|Date:||Thursday, April 8, 2021|
|District:||05 – Santa Barbara, San Luis Obispo, Monterey, San Benito and Santa Cruz Counties|
|Contact:||Kevin Drabinski or Jim Shivers|
|Phone:||(805) 549-3138 or (805) 549-3237|
FOR IMMEDIATE RELEASE
MONTEREY COUNTY – Caltrans announced today it will reopen Highway 1 at Rat Creek in Monterey County by April 30 – nearly two months ahead of its target date. A full closure has been in place following the January 28 mudslide that washed out 150 feet of the roadway.
Caltrans estimated a reopening in early summer when it began major emergency repairs March 1 and has been able to accelerate that timeline with favorable weather conditions. Crews can complete remaining construction work after the road reopens.
“Reopening Highway 1 at Rat Creek just three months after a washout of this magnitude is great news for residents, recreationalists, business owners, and those who move goods through this region,” said Caltrans Director Toks Omishakin. “Caltrans has been focused on the emergency work needed to increase the resiliency of this highway section to extreme weather, and the fixes made will allow for safe travel.”
Caltrans District 5 Director Tim Gubbins added, “Our crews have worked to create a safe road in challenging conditions, and we are excited to reopen this lifeline earlier than expected.”
After Caltrans identified the enhanced fill design repair strategy in late February, crews worked seven days a week during daylight hours to fill the canyon with compacted dirt to the road level. Caltrans will establish the base of a new road during the next two weeks, to be followed by paving and striping.
Caltrans will continue construction work that will require intermittent traffic control at Rat Creek following the reopening as crews will install a new, redundant drainage system. The 10-foot diameter culvert will improve water flow during storms and make the roadway more resilient to extreme weather activity. Caltrans will also work on landscaping and installing permanent guardrails throughout the early summer.
Caltrans reminds motorists to move over and slow down when
driving through highway work zones.
For traffic updates on other state highways in Monterey County, travelers may contact Caltrans District 5 Public Affairs at 805-549-3318 or can visit the District 5 website at: https://dot.ca.gov/caltrans-near-me/district-5
Washout at Highway 1 on Jan. 29, 2021.
Both aerial views show the progress of fill construction looking up the Canyon at Rat Creek from early March (Left) and Mar. 26, 2021.
Public Information Officer
Caltrans District 5
Andrew Madsen, the PIO for the LPNF sent me a link to an excellent article which helps to convey the dilemma we face with managing our public lands. It is not pretty.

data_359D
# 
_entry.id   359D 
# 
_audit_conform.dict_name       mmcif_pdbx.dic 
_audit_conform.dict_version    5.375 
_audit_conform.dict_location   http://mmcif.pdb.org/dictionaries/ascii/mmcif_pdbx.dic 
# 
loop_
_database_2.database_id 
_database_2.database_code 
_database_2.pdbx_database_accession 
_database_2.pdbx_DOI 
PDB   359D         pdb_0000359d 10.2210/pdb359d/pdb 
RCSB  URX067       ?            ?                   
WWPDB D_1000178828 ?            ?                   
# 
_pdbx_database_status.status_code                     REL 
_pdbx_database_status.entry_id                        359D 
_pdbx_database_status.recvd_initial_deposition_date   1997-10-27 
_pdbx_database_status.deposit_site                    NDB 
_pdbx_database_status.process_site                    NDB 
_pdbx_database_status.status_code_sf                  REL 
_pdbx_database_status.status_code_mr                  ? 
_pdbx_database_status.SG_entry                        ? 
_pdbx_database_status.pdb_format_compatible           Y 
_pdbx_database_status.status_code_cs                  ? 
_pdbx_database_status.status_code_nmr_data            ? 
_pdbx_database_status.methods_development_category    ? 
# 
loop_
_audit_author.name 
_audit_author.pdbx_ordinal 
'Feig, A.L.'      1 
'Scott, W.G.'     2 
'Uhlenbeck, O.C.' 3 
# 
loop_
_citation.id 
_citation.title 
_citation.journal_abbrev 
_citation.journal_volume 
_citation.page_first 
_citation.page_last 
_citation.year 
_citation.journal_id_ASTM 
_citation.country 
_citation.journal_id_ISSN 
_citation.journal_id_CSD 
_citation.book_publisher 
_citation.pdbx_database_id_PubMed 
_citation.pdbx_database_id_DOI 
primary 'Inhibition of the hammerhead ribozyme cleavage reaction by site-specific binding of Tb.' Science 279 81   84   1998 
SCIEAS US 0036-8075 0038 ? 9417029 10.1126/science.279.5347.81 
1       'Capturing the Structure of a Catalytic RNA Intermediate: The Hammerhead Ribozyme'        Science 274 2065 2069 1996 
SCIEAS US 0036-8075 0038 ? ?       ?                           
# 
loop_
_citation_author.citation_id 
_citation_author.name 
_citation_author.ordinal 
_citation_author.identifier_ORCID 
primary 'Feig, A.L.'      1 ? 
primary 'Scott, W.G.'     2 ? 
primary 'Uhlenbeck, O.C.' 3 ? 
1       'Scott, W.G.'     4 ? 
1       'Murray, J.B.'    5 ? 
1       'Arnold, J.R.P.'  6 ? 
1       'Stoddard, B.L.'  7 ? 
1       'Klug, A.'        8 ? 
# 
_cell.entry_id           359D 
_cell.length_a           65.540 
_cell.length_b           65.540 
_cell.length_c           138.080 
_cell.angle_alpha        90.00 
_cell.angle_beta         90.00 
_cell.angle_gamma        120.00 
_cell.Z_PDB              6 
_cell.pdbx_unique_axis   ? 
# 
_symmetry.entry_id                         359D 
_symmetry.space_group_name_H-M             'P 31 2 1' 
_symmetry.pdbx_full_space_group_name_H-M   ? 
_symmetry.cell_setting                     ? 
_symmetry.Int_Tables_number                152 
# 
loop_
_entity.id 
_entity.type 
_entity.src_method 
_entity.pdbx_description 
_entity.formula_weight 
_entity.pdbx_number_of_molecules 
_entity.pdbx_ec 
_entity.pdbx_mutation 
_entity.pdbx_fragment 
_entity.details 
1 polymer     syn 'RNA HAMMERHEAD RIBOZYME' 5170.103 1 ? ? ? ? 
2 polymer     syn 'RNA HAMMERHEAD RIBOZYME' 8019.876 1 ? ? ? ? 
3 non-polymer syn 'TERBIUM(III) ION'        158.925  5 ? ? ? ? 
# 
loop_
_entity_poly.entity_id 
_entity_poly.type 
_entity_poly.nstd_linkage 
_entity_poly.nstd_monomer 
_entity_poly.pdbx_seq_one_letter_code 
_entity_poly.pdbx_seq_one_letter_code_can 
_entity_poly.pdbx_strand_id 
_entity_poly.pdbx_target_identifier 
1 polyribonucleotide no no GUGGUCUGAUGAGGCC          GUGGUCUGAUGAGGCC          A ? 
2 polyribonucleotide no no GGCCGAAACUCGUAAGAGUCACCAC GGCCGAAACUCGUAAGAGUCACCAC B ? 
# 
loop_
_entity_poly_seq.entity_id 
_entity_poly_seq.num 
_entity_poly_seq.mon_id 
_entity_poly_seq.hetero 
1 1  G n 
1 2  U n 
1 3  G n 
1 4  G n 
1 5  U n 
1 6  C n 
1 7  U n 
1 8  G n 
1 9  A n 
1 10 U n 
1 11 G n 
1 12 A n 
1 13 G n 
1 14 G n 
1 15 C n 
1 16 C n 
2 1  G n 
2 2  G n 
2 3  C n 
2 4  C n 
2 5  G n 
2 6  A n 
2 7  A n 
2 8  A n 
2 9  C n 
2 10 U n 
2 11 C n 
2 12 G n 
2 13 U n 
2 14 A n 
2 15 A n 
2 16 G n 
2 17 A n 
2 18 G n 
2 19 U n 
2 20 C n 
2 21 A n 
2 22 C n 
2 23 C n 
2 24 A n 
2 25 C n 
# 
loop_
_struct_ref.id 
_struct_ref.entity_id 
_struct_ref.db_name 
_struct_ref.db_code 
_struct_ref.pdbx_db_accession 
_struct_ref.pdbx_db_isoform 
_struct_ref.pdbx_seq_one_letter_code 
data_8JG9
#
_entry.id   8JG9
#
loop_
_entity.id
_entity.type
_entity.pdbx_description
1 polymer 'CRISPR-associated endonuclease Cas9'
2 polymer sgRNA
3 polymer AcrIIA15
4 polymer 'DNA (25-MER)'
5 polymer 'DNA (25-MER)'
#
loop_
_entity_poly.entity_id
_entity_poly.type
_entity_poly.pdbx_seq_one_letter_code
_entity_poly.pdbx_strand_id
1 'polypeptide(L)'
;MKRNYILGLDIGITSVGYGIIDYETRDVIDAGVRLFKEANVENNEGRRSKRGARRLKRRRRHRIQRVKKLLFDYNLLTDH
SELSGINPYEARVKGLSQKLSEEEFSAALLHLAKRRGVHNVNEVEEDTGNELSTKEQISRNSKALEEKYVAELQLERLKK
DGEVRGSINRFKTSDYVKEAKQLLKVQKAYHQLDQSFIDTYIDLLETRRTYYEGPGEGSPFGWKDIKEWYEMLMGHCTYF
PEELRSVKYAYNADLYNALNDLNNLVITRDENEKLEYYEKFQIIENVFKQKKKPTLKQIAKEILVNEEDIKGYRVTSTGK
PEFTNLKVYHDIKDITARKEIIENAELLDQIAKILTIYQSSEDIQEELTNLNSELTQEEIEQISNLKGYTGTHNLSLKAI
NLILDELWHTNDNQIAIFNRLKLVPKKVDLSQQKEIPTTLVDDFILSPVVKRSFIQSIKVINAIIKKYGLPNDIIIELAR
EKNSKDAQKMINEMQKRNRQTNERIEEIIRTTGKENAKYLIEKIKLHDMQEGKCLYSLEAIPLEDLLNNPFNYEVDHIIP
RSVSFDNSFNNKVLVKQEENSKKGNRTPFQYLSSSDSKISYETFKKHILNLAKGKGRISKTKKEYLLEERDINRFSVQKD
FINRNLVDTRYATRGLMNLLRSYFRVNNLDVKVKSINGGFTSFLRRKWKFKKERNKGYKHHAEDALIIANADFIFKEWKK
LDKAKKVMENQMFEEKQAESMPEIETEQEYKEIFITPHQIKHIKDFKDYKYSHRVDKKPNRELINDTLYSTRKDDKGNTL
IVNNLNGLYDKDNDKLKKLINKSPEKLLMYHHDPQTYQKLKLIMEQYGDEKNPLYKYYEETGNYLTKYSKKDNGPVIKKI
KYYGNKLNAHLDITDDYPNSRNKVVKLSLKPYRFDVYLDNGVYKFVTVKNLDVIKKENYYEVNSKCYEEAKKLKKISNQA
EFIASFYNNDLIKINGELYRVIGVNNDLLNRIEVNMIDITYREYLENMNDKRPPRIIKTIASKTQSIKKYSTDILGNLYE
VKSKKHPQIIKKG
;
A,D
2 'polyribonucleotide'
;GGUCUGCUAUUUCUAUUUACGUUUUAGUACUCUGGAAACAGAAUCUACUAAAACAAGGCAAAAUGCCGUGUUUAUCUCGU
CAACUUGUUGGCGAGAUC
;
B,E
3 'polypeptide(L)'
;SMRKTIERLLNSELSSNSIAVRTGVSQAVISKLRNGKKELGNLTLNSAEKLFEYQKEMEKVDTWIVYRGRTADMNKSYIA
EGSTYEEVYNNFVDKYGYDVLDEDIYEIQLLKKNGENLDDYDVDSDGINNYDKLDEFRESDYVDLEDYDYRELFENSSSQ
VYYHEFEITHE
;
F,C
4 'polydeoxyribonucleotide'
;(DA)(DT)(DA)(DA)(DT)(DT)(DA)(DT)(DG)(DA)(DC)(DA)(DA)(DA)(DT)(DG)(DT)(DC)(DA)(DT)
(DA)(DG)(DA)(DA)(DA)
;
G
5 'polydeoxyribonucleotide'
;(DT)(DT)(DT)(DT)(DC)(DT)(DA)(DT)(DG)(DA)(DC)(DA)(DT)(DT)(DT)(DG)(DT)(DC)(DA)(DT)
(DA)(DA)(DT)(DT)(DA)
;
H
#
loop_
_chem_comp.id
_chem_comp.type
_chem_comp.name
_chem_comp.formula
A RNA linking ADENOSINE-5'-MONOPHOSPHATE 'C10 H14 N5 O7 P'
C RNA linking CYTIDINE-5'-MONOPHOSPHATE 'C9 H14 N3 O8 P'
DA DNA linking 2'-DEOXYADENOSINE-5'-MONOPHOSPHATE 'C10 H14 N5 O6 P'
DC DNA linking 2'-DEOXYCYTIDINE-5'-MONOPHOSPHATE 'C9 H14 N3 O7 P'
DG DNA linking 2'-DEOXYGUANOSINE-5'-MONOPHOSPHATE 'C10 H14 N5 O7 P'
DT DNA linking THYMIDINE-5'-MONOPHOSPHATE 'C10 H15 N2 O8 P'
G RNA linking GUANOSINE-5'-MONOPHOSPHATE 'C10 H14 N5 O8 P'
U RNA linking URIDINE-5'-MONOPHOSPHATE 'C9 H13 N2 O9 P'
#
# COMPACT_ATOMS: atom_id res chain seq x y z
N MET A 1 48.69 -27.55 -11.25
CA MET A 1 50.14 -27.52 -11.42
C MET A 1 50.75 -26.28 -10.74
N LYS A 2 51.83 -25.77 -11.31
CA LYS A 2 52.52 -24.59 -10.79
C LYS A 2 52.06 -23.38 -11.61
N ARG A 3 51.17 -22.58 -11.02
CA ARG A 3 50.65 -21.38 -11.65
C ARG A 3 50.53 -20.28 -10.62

“After witnessing some of the damage inflicted on public lands — our shared national resource — by campers last year who were either ignorant of their responsibilities or purposely misbehaving, I’m wary that a continued influx of visitors will result in even more damage, and, frankly, the reduction of camping opportunity for those of us who have enjoyed the activity long before COVID-19 inspired a host of new participants to buy that first tent or that first travel trailer.
“To be frank, if what I saw last summer is going to repeat itself this summer, our federal land-management agencies will be faced with some tough decisions, particularly when it comes to dispersed camping on public lands.
Here in the West, on our vast swaths of Forest Service and Bureau of Land Management acreage, dispersed camping is allowed, and in most cases, it’s free and available on a first-come, first-served basis. Some camping locations are just wide spots in the road, and others are located off of spur roads and trails leading into more remote areas. For those of us who have been camping on public lands for years, there are unwritten rules to ensuring that we’ll be able to continue visiting these special places for years to come. And the rules don’t just have to do with how we treat the land, but also how we treat our fellow campers and others who use public land for recreation.
I think it’s time the unwritten rules earn some ink, and that advocates for public lands recreation speak up and earnestly help police their pastimes for fear of having them curtailed. And for those new to dispersed camping, consider the following before you hitch up the new RV and head for the hills:”
One can read the rest of this article and the unwritten rules here:
The post on Facebook about this article on the LPNF page had this comment: “The grossest place we ever saw was on the drive up to Prewitt Ridge. Ive never seen more trash, human waste and toilet paper than what i saw up there. Sad because its such a cool place and people just have to ruin it 😞 i dont even want to know what its been like up there since covid hit.” For those of you not familiar with it, Prewitt is the next ridge north from me and I can see and hear the all night amplified music parties for which it became known. She is right, it was not pretty and many of the very best dispersed camping spots in Big Sur were destroyed last summer. Some healing has gone on with the land since the roads were closed after the Dolan Fire, but it will take years to recover from just this one past summer.